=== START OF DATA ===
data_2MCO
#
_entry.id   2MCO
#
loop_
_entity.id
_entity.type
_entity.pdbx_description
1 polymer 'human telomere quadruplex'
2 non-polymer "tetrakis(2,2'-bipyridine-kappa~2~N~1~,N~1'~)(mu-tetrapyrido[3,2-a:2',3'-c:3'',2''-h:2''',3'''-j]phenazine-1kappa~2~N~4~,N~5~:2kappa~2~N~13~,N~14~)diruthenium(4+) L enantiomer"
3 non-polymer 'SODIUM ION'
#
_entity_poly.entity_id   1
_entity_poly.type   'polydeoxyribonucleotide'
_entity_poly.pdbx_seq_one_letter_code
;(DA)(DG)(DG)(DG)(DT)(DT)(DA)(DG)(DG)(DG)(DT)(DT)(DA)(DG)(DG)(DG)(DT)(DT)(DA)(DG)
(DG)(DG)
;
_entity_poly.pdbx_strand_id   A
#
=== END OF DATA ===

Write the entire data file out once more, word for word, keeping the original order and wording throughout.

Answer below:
data_2MCO
#
_entry.id   2MCO
#
loop_
_entity.id
_entity.type
_entity.pdbx_description
1 polymer 'human telomere quadruplex'
2 non-polymer "tetrakis(2,2'-bipyridine-kappa~2~N~1~,N~1'~)(mu-tetrapyrido[3,2-a:2',3'-c:3'',2''-h:2''',3'''-j]phenazine-1kappa~2~N~4~,N~5~:2kappa~2~N~13~,N~14~)diruthenium(4+) L enantiomer"
3 non-polymer 'SODIUM ION'
#
_entity_poly.entity_id   1
_entity_poly.type   'polydeoxyribonucleotide'
_entity_poly.pdbx_seq_one_letter_code
;(DA)(DG)(DG)(DG)(DT)(DT)(DA)(DG)(DG)(DG)(DT)(DT)(DA)(DG)(DG)(DG)(DT)(DT)(DA)(DG)
(DG)(DG)
;
_entity_poly.pdbx_strand_id   A
#